While Miley was twerking her way to the top of the charts and into the headlines, Lily Allen was brewing a controversial music video of her own, which dropped last Tuesday. Launched as part of her comeback, Allen’s video “Hard Out Here” attempts to bring up feminist themes including the glass ceiling, body image issues, and objectification. While I respect and appreciate her attempt, I think the video didn’t do nearly enough to warrant a pro-feminism label.
P.S. - if you haven’t seen the video, watch it, it’s important.
First of all, I need to say that the song itself is fantastic. The lyrics, characterized by Allen’s usual, honest sass, are awesome. I have no problem with her reference to women as “bitches,” because it’s clear from her tone and context that it is used as an effort to reclaim the term. But what makes it impossible for me to label the video for “Hard Out Here” as a feminist piece of art is the video itself.
Note - I’m not discussing the recent race issues that the video has brought up; I’m focusing entirely on its feminist aspect.
The video starts out with promise. Allen is presented to her audience in the middle of a stomach pumping procedure which is supervised by a man who we assume to be her manager. He says things like “let’s do a little more from the stomach and then we’ll start on the legs,” and “I just don’t understand how someone can let themselves get like this,” to which Allen responds “I had two babies…” Then the music starts. This is an appropriately shocking way to convey the message of the song. In her first few lyrics, Allen talks about the double standard between men and women with regard to their sex lives and the glass ceiling that some people still think doesn’t exist. Needless to say, I’m on board. Go Lily! She even glances over to a TV screen in the operating room which features a group of girls in Miley-esque revealing unitards who dance provocatively. At first, I thought this was another commentary on the nature of music videos nowadays, but once Allen gets up off the operating table and the first chorus starts, it becomes clear that these women are being used in her video itself.
The chorus transitions into a scene where Allen, standing in a gold room, dances alongside the group of twerking girls who lick their hands and thrust their hips like any other hyper-sexualized music video. There are flashes where we see that this is supposed to be the making of a music video that Allen doesn’t agree with (her manager comes on set and tries to teach her how to be even sexier and to twerk) but ultimately, she’s still using these scantily clad women to push her video along. In order for it to be a truly feminist statement, I think there needed to be less of that dancing and more of the mocking. Another segment features Allen washing hubcaps in the kitchen, which cleverly combines two male fantasies of women cooking and women women washing cars. It was both amusing and original, but still so intertwined with the other scene of the dancing girls that I was unable to focus on the feminist motive.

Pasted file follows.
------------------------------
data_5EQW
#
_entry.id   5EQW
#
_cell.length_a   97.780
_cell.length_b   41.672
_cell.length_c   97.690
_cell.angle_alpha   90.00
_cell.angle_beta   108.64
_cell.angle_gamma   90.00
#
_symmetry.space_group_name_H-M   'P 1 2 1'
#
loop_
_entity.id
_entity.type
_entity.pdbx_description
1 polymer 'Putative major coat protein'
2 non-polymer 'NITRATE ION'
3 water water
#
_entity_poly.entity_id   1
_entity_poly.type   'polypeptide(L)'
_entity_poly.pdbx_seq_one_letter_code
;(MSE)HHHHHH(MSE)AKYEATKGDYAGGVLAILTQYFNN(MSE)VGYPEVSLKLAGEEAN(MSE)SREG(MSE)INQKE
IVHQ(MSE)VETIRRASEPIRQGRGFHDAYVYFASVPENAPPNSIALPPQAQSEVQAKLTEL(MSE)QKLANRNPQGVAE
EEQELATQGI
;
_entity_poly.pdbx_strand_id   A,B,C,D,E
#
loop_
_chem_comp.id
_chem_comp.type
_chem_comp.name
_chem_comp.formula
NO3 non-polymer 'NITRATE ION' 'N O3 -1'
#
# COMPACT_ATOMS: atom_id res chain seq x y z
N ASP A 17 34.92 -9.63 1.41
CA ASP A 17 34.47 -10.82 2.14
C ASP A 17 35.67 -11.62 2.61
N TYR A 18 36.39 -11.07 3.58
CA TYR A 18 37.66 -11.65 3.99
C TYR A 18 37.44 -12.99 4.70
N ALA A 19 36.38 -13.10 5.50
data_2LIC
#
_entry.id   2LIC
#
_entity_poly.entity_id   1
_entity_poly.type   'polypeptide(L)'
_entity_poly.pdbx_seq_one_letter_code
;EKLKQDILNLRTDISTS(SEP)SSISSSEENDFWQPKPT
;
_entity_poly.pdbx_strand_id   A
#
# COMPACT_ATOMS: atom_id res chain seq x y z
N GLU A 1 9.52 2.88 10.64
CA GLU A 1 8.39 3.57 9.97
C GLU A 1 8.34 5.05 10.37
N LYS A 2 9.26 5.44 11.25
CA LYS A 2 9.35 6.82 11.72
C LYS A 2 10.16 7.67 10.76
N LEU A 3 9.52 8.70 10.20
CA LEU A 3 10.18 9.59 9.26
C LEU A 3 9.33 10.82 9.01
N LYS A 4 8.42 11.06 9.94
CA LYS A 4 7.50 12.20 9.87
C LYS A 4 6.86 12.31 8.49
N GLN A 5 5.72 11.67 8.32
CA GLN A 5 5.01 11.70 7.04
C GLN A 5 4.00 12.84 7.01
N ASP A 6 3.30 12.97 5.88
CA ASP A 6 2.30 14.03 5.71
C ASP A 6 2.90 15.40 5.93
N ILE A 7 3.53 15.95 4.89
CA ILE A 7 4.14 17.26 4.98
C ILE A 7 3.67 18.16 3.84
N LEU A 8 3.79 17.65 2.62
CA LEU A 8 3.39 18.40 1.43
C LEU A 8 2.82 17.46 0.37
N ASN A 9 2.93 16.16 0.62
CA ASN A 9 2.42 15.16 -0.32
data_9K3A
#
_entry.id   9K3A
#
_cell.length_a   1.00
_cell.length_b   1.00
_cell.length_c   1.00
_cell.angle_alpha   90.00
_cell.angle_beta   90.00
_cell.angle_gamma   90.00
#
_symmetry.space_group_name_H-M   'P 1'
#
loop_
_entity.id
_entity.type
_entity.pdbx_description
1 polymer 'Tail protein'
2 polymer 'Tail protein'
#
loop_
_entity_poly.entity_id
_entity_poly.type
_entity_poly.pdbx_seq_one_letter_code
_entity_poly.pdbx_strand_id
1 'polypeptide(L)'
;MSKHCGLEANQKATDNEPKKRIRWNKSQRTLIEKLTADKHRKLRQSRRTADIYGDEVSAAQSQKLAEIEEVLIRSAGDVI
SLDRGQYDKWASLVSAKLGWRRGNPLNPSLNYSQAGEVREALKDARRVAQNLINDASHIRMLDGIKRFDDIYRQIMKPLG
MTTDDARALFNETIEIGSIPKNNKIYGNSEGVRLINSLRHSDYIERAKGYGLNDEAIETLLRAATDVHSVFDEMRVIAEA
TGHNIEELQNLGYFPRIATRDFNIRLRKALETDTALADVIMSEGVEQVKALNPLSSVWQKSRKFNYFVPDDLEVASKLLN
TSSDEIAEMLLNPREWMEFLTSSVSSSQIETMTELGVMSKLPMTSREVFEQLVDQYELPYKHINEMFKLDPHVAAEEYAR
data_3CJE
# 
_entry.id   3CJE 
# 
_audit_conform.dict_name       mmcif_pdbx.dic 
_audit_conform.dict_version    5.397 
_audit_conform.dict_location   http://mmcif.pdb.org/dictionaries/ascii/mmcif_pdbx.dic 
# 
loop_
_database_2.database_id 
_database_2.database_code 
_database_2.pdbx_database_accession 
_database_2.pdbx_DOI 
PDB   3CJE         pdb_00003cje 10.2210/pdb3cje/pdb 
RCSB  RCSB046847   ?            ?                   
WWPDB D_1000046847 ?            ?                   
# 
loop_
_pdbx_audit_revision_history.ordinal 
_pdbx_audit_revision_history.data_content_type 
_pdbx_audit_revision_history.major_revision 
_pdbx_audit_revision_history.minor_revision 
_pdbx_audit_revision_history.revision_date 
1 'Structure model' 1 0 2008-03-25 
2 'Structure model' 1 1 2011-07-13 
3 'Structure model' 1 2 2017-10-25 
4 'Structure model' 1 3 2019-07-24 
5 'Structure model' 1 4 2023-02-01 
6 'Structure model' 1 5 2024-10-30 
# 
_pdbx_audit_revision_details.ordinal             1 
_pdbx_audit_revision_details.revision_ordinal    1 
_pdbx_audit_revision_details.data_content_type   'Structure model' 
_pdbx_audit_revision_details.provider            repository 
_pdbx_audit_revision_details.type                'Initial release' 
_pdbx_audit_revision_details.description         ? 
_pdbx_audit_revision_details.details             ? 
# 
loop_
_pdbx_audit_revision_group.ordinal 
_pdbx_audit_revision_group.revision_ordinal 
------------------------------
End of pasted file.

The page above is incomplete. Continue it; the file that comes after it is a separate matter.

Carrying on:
Another distracting scene featured the twerking girls and Allen dancing on and around the hood of a shiny new car, complete with hundred dollar bills that they fan themselves with and champagne that they pour over their practically naked bodies. This one had no interrupting scenes with the manager, so it was just a stereotypical pop music video scene.
Cut the dancing out entirely, Lily. We don’t need to see these girls twerking on a blinged out car or pouring champagne all over themselves to understand that you’re making fun of other videos. The not-so-subtle dig at Robin Thicke’s balloons after the second chorus gets your point across loud and clear, and so do your lyrics.
To me, it felt like Allen was almost there. She would have had me entirely if she hadn’t allowed the twerking and over-sexualized women to dominate so much of the video. I wanted more mocking scenes (like when her manager tries to teach her how to eat a banana seductively - which made me laugh out loud) and more scenes with just close ups of her, dressed in sexy, but not overly revealing clothes to carry the video. It felt like she was protesting the idea that sex sells, but at the same time, she used sex to sell this video.
I am not saying that I think the video is harmful to the contemporary feminist movement. In fact, I think its an incredibly important video and song and I’m glad that Allen put it out there. She says in her song, “sometimes its hard to find the words to say, I’ll go ahead and say them anyway.” So many people are afraid to talk about this issue, while Allen is and always has been brutally honest in her work. I love the fact that it’s getting people talking, and that finally some music executives decided to green light such a great message video that mocks their own industry. I just think it would have been a stronger statement if she had focused less on the asses of her background dancers and more on portraying the message behind her lyrics. After all, one of her first lines, and possibly my favorite one (although it is hard to choose just one) says: “Don’t need to shake my ass for you because I got a brain.” If this is true, Lily Allen, like I know it is, then show us more of your brain and a little less ass.
Megan Tripp is a senior Writing, Literature, and Publishing major at Emerson College. When she's not writing, she drinks copious anounts of coffee, watches Netflix, and thinks about what she wants to write next. Contact Megan on Twitter.